Posted on Tuesday, May 15th, 2012 by Angie Han
Having tackled a big-budget superhero flick in his last outing, The Green Hornet, Michel Gondry headed in the exact opposite direction with his follow-up film, The We and the I. The small-scale project has an almost documentary-like feel to it — more Dave Chappelle’s Block Party than Eternal Sunshine of the Spotless Mind — and follows the shifting relationships among a group of Bronx teenagers riding home on the bus after the last day of school. The vibrant first trailer has dropped in advance of the film’s Cannes premiere, and you can watch it after the jump.
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Posted on Friday, December 23rd, 2011 by Angie Han
Michel Gondry‘s Be Kind, Rewind was far from a box office smash when it was released in 2008, and drew decent but not spectacular critical reviews. It might have been forgotten by now if it weren’t for its introduction of “sweding,” or the practice of shooting no-budget remakes of big-budget projects. The trend has waned a bit over the years but it’s far from dead, as evidenced by two videos making the rounds that are as charmingly low-fi as any we’ve seen so far.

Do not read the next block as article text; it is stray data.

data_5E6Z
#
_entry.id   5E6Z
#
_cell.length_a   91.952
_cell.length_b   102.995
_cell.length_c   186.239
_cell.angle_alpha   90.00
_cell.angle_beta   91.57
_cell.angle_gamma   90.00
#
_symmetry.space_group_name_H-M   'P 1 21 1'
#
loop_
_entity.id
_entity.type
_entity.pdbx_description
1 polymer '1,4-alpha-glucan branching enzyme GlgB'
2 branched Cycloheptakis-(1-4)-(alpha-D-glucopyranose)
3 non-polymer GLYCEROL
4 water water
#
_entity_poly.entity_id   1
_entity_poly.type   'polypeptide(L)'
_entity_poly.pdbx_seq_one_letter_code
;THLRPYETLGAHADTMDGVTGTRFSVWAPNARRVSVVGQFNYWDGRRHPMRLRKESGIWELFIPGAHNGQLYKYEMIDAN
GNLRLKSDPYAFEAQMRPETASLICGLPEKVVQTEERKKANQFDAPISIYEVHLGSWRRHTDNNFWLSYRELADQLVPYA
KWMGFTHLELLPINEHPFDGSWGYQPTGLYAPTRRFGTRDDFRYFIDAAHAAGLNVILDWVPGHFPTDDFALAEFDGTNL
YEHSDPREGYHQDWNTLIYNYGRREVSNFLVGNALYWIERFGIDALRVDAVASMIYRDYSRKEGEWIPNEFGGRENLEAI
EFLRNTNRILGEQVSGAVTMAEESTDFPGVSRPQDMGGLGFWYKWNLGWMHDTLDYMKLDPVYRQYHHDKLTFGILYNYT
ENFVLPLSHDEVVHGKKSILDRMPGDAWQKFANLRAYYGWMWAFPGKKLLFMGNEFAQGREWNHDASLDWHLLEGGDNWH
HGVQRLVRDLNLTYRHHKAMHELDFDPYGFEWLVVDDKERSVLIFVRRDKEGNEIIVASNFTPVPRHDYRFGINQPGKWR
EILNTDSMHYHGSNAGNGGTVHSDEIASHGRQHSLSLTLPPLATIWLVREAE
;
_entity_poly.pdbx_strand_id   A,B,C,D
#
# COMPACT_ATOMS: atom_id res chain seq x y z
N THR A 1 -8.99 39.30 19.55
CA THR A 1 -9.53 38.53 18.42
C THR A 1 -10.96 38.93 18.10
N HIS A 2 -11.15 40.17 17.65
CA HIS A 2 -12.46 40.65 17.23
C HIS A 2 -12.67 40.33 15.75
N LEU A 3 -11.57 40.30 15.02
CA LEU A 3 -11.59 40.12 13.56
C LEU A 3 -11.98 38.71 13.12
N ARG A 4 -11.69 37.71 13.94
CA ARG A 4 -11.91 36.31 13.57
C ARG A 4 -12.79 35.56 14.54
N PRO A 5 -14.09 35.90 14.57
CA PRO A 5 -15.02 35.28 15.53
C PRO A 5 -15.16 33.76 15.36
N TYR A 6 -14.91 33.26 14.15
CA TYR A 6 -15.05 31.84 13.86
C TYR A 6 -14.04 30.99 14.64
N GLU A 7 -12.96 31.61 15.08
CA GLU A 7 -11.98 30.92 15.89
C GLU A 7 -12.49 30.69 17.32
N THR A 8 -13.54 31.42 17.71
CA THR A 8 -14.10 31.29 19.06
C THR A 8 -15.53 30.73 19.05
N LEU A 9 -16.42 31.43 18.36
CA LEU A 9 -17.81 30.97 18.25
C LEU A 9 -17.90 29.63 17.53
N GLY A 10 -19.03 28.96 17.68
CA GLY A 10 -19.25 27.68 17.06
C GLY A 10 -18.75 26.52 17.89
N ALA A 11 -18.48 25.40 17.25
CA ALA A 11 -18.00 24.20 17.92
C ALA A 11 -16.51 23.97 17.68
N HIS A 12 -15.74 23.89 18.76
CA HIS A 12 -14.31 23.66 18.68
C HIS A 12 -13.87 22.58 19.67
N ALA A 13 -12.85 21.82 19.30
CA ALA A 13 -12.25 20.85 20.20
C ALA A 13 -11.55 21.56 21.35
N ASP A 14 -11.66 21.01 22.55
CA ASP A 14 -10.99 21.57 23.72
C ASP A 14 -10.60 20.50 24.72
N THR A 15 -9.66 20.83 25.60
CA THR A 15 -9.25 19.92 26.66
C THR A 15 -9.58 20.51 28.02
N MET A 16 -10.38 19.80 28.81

The first comes from Gondry, the master of sweding himself, who shot a three-minute version of the classic Taxi Driver starring himself in the Robert De Niro role, while the other is Roque Rodriguez and Bryan Harley‘s adorable, cardboard-heavy recreation of the recently released The Dark Knight Rises trailer. Watch both videos after the jump.